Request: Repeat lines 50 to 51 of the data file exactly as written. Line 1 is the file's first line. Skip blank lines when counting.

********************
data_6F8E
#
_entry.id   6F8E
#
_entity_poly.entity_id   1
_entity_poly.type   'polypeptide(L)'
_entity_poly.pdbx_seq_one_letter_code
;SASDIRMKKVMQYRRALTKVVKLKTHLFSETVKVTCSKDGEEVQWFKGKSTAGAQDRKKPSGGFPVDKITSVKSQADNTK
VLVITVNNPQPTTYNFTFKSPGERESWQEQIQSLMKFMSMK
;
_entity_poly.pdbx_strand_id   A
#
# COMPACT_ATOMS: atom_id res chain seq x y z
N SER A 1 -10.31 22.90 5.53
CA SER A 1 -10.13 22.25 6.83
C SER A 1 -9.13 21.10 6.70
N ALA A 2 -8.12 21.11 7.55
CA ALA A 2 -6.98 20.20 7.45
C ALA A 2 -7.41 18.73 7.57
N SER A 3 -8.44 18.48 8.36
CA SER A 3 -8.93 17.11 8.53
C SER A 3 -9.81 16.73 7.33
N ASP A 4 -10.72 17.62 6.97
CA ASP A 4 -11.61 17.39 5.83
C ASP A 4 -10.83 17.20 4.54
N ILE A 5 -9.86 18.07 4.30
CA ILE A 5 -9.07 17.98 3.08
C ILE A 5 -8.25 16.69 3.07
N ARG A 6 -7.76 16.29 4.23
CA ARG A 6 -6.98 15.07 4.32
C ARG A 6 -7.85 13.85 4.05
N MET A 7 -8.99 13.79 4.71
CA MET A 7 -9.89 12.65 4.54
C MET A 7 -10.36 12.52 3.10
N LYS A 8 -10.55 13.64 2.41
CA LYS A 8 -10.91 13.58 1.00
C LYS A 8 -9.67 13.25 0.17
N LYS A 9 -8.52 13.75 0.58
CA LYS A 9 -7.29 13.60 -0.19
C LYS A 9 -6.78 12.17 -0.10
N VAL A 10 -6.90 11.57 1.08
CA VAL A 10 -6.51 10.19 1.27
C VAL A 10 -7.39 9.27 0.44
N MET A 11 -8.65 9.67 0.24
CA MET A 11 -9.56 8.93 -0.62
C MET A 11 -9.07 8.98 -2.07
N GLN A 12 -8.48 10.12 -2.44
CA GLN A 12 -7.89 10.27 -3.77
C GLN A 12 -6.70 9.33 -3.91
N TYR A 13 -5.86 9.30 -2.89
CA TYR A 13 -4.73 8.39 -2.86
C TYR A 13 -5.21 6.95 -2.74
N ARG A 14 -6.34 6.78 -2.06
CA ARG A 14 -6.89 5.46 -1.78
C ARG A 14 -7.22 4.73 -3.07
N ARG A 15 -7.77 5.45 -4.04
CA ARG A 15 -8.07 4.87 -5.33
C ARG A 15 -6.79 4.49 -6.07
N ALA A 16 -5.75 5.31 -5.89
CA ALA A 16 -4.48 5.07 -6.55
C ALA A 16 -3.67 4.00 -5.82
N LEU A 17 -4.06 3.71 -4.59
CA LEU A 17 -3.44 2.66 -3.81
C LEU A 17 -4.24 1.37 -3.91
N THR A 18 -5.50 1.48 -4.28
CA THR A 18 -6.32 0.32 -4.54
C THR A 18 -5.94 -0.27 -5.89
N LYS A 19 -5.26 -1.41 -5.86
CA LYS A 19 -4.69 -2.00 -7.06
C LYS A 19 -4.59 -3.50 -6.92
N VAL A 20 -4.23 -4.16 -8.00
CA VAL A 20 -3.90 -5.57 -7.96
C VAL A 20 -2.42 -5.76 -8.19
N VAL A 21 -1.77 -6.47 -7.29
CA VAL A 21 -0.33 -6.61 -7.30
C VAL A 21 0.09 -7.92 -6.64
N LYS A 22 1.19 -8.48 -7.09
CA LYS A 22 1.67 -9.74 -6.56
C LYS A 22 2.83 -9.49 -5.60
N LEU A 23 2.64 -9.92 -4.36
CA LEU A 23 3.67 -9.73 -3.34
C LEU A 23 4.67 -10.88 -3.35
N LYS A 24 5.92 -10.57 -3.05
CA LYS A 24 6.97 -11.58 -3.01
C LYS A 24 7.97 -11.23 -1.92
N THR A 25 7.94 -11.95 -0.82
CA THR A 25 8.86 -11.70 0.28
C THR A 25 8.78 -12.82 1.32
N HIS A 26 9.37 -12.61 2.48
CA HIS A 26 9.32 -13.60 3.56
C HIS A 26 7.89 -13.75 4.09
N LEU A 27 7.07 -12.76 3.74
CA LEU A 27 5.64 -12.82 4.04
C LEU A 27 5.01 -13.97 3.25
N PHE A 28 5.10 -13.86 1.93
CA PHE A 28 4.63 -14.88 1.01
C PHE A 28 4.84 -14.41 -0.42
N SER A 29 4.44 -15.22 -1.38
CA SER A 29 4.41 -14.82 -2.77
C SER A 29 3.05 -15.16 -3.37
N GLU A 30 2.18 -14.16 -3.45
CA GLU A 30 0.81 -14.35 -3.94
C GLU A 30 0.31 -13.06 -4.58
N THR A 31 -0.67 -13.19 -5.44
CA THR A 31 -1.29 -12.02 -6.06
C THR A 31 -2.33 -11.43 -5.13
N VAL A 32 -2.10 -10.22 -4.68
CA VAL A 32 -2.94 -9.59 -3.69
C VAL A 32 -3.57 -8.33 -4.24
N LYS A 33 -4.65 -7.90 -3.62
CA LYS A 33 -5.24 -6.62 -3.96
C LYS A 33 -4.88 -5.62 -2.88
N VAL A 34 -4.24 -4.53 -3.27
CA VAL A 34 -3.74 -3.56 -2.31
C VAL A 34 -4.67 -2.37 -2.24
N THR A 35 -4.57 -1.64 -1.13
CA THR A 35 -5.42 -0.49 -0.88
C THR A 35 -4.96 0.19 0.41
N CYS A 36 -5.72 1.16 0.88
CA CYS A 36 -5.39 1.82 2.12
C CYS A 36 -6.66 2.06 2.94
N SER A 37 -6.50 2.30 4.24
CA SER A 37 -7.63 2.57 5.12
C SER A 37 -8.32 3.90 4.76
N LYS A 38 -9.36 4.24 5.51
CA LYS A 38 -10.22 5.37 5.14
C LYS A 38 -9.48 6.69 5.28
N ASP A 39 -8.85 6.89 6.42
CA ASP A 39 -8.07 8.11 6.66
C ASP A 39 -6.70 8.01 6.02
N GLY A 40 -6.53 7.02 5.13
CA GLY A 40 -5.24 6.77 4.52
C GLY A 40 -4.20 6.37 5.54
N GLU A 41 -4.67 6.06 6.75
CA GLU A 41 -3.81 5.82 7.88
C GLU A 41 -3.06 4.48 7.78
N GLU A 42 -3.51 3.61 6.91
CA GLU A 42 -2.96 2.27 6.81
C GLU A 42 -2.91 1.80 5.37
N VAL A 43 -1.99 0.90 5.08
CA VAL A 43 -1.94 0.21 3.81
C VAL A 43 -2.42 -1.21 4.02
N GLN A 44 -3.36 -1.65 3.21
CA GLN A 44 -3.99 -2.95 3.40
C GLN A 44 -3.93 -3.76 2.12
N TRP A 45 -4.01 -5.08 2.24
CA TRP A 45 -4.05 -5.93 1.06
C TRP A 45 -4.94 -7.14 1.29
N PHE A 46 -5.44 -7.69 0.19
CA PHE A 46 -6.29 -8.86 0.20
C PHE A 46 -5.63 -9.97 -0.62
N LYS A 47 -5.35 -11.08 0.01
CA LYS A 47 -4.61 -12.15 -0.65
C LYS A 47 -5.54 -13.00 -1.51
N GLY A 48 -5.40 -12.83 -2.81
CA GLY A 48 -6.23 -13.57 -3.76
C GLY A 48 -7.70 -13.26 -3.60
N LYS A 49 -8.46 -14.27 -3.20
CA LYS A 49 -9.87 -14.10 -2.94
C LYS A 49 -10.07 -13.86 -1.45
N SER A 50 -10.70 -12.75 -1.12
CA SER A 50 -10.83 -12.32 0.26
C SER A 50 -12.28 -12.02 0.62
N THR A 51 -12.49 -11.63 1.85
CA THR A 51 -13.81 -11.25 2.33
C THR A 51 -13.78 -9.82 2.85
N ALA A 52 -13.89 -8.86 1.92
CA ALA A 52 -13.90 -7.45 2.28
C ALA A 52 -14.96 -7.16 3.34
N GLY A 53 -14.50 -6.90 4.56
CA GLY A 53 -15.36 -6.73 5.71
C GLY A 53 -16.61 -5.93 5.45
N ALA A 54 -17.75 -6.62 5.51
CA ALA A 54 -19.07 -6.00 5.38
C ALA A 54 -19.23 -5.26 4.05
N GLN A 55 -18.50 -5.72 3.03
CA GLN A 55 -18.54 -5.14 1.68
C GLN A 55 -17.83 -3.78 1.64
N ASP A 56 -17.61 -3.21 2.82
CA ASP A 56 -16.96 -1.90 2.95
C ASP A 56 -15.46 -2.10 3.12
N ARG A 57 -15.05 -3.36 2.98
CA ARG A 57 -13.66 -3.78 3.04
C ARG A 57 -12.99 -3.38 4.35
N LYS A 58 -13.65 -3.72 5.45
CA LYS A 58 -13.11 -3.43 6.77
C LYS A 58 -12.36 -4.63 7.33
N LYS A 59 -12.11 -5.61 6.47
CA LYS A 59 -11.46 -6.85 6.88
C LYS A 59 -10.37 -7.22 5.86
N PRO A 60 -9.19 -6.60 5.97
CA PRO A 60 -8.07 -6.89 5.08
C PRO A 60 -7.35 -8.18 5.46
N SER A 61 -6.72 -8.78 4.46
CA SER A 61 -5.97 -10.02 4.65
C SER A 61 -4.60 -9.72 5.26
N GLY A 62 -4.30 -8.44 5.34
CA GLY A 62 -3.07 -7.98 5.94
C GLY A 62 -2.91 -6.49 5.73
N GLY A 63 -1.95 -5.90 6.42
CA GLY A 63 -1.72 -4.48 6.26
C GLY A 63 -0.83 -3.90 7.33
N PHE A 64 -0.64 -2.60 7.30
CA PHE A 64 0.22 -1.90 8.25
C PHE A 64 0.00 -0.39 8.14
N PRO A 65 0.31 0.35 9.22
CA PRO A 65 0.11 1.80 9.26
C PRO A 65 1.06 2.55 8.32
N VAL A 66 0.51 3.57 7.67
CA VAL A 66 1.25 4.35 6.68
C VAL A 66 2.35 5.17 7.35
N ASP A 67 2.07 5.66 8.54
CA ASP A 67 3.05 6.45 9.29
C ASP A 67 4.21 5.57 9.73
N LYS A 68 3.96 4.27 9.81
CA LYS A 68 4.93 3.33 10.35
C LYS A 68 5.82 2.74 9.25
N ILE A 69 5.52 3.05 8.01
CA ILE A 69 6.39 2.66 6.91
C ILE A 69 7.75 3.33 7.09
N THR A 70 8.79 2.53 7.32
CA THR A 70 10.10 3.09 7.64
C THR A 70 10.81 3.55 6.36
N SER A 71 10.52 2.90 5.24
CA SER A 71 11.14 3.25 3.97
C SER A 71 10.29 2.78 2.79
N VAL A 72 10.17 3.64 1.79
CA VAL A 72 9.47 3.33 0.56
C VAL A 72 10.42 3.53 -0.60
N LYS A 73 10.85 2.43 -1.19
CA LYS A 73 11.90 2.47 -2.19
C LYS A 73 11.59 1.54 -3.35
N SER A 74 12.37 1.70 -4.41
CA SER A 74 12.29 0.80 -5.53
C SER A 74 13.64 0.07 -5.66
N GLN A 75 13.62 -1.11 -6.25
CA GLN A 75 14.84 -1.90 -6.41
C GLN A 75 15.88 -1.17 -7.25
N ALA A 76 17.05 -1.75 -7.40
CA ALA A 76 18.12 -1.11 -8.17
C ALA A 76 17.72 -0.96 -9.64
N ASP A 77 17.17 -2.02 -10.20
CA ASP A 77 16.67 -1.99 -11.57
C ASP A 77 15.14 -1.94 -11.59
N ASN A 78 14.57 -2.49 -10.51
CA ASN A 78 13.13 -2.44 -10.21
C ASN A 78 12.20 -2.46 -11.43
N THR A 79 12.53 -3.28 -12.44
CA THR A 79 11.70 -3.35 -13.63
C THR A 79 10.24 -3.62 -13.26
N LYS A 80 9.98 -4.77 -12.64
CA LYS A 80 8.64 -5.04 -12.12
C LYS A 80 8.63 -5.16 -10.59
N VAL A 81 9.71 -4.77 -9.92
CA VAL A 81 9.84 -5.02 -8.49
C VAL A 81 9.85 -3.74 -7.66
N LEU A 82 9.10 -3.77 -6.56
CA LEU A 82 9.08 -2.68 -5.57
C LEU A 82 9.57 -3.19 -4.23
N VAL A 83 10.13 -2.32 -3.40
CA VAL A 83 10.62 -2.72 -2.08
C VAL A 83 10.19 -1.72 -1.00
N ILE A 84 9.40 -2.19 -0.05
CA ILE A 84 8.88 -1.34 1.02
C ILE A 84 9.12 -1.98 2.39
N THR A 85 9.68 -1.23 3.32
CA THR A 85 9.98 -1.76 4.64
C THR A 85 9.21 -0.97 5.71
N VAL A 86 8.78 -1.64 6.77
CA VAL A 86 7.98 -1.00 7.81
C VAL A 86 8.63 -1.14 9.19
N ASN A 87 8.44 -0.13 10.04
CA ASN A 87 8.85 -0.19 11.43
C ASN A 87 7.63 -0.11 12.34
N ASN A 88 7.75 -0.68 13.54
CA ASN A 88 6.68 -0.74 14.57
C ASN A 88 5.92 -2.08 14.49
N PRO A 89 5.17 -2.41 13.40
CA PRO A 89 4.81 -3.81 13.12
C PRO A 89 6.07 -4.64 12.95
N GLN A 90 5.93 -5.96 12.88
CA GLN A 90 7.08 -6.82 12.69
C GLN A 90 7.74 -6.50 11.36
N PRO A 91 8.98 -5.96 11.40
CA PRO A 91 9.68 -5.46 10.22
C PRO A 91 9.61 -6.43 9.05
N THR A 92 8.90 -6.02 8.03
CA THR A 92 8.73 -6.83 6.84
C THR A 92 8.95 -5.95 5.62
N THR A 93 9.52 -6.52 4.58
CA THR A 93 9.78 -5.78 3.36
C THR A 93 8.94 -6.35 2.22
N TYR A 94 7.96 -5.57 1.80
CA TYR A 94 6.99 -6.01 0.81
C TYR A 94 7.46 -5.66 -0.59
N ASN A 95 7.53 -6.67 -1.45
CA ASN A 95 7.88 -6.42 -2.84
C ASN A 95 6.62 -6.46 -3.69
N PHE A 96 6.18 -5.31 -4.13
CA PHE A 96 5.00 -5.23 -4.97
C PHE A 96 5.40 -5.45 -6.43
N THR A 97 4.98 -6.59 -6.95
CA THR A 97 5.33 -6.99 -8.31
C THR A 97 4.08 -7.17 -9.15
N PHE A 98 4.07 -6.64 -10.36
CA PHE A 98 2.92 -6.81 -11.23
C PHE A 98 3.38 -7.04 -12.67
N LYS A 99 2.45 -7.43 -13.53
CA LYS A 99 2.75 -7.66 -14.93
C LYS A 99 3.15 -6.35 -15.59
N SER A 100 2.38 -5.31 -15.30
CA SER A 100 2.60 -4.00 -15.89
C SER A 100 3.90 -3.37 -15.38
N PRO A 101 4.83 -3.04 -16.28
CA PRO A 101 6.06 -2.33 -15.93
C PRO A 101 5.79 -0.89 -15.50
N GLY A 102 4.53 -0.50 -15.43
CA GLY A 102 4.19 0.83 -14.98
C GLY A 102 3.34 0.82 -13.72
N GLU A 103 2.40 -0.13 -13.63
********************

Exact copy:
N TYR A 13 -5.86 9.30 -2.89
CA TYR A 13 -4.73 8.39 -2.86